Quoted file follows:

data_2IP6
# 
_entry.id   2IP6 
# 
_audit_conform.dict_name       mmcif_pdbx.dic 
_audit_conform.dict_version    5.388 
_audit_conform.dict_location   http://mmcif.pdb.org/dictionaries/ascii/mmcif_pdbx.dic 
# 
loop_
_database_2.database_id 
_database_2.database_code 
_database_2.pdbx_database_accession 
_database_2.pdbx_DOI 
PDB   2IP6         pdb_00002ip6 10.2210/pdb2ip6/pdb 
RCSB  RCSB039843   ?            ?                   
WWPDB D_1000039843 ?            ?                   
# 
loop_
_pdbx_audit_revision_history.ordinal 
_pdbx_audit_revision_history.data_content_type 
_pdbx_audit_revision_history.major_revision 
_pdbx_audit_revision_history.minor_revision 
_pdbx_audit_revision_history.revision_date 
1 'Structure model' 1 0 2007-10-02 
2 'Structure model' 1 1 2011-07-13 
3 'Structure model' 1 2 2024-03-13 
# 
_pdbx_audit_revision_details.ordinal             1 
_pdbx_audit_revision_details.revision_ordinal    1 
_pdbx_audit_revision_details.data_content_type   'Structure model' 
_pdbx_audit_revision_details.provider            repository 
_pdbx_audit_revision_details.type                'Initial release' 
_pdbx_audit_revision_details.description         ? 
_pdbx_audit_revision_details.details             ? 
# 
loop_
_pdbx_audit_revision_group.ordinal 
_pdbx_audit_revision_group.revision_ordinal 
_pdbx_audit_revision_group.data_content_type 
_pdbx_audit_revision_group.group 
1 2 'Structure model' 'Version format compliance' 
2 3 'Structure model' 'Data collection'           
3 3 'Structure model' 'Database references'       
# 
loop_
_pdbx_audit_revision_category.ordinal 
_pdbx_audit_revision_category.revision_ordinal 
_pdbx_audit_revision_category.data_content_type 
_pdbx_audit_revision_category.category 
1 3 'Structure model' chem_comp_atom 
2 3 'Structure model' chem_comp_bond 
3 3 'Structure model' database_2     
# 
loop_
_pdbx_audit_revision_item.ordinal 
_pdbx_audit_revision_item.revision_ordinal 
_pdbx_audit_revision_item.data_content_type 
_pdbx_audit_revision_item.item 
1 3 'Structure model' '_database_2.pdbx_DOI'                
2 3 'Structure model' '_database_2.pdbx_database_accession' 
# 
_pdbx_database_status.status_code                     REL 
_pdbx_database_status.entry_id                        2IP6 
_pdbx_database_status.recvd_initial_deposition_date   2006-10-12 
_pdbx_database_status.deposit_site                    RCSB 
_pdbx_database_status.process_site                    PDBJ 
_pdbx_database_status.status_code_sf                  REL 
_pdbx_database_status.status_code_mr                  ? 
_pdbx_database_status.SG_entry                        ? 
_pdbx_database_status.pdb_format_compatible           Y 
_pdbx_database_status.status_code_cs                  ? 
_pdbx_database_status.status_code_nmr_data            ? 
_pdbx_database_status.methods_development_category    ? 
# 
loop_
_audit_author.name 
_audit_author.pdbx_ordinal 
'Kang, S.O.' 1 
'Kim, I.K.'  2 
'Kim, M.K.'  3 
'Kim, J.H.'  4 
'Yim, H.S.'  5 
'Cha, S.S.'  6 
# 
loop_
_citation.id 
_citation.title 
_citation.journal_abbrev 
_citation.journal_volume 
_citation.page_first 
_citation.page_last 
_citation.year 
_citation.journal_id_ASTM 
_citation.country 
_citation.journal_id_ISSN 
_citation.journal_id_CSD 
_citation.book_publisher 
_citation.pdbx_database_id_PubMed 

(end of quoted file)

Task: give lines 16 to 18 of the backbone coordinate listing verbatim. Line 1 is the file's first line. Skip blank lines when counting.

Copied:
WWPDB D_1000039843 ?            ?                   
# 
loop_